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5

Let me make a life a little easier with a simplification of your hard to read circuit: - The simplification is getting rid of 50% of the changeover switches. What can you use for these switches? I would consider using N-channel MOSFETs; two per switch element. You will need a supervisory circuit that of course needs to be very lower power but I don't see ...


5

Use a dual-pole switch. DPDT or DPST. That’s two separate switches that share mechanics. The same naming convention also applies to relays.


5

I have worked with a USB switch, and it's not as simple as it first seems. My first job at a new company was to debug why some of their USB switches were failing. The switch involved a 4 pole changeover, as you're describing. The symptom was that the PC froze about one in 10 switch events, on some of the switches. The switches appeared electrically identical,...


4

You will need a memory element such as a relay to hold the current direction of the motor. simulate this circuit – Schematic created using CircuitLab Here a DPDT relay and two microswitches are used. The motor M1 drives to the "left" when the top terminal is positive and to the right when the top terminal is negative. Suppose the relay is dropped ...


4

The Joule Thief mentioned in another answer is an excellent way to harvest the dregs of battery power. However, if surface mount components are not a problem, one can do slightly better. Look for ultra low power energy harvesting boost converters from Linear Technologies, Texas Instruments and perhaps other manufacturers. For instance, the TI BQ25504 can ...


4

Use the SPST switch to control a small DPDT relay.


3

Ratings like that are usually per contact. However, that doesn't mean you can combine two 20 A contacts in parallel to get a 40 A switch. You can not count on mechanical contacts to share current equally. You especially can't count on them to open and close, including all the bounces, at the same time. Imagine what happens when two switches in parallel ...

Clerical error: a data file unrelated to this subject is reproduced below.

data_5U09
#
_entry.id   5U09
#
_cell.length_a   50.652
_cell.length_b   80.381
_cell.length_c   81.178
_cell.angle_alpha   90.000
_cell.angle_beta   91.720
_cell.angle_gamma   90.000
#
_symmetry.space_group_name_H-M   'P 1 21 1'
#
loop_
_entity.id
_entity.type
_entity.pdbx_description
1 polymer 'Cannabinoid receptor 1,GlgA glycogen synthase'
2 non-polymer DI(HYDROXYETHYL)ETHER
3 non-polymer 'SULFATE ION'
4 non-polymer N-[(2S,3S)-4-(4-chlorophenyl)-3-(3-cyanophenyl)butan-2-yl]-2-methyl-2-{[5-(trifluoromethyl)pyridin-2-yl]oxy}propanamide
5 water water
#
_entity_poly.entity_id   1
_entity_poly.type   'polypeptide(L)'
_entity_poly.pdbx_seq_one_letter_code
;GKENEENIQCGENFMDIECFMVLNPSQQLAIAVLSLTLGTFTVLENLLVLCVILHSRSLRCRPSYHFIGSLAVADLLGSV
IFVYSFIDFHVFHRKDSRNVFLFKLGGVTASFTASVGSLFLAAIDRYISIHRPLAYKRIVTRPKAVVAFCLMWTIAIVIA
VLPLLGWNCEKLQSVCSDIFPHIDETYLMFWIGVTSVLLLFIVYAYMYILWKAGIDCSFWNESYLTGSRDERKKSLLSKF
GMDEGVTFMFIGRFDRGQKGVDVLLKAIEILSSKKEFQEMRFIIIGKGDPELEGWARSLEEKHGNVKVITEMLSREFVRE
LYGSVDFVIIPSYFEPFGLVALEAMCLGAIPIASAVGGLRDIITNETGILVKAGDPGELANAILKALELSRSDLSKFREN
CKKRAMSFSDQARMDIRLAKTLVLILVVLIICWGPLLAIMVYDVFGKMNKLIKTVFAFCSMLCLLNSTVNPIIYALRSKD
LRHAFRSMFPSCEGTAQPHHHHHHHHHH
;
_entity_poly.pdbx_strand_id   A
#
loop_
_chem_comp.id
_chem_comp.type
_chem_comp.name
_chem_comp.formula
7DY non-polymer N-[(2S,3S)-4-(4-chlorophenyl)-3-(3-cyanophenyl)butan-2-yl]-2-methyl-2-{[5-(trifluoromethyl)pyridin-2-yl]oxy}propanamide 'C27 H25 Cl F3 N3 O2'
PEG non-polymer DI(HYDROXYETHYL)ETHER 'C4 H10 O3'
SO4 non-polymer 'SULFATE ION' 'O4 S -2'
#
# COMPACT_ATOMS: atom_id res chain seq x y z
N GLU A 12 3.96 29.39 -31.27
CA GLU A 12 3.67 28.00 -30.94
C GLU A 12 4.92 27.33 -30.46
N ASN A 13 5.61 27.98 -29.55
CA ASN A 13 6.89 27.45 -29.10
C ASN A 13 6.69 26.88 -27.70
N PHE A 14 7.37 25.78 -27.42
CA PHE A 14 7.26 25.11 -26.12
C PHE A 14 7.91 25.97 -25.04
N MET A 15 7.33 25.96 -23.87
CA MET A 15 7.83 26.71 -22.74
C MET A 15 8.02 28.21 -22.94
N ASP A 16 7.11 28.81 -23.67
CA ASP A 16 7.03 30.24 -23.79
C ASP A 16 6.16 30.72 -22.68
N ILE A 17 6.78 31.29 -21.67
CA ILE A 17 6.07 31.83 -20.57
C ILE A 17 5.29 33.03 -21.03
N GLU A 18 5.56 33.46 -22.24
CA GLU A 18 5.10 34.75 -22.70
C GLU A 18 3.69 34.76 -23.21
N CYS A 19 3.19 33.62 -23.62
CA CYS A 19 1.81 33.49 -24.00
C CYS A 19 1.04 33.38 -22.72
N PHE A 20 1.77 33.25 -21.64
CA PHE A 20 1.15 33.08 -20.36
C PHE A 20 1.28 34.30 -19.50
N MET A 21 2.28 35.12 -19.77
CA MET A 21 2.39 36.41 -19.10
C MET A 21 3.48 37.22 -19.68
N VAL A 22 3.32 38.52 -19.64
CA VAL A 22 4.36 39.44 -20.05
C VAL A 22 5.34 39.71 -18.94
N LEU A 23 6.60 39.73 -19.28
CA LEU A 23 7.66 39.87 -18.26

3

The AZ850P2-5 is a two-coil bistable relay. You apply a pulse between pin 1 and 5 to "set" the contacts, and between pin 10 and 6 to "reset" the contacts (5 volts, pin 1 and 10 positive). The contacts will stay in the last driven position - there is no need to apply power to hold the contacts in position. When the relay is "reset" there are connections ...


3

Any impedance "bumps" in the circuit will have "some" affect on achievable data rate, but as long as a switch is a sensible one and the connections are competent and the pairs are kept as undisturbed as possible, I'd expect no significant impact. Keep twisted pairs twisted for as much of their length as is sensibly possible - no need to overdo it. ie Avoid ...


3

As Ignacio points out 'the joule thief' is well known for sucking the final remnants of power from otherwise dead cells.


3

simulate this circuit – Schematic created using CircuitLab Figure 1. OP's circuit redraw with positive voltages on top and negative on bottom. simulate this circuit Figure 2. Using snubber diodes. In this configuration the maximum voltage that can appear across the contacts is 12 V + 2 x 0.7 V = 13.4 V. simulate this circuit Figure 3. Back to back ...


3

simulate this circuit – Schematic created using CircuitLab Figure 1. The complete kit. You can add a schematic into your question using the CircuitLab button on the editor toolbar. Double-click a component to edit its properties. 'R' = rotate, 'H' = horizontal flip. 'V' = vertical flip. Note that when you use the CircuitLab button on the editor ...


3

simulate this circuit – Schematic created using CircuitLab Figure 1. Implementation using a 4-pole 2-way switch. Figure 2. The 12-way rotary switches such as those made by Lorlin are available in 2-pole, 3-pole, 4-pole and 6-pole versions. A tabbed washer under the lock-nut limits the number of switch positions as required.


3

You need 4PDT switch, because MIDI is a balanced current loop. So two pins must be switched from each connector, and you have two connectors.


3

The diagram shows contacts in their normal state, and the slanting line shows the common contact. So you should be able to see that the pinout is: Coil NO1 COM1 NC1 NC2 COM2 NO2 Coil You can't be sure which set of contacts is no. 1 and which is no. 2 but it doesn't matter as they're interchangeable.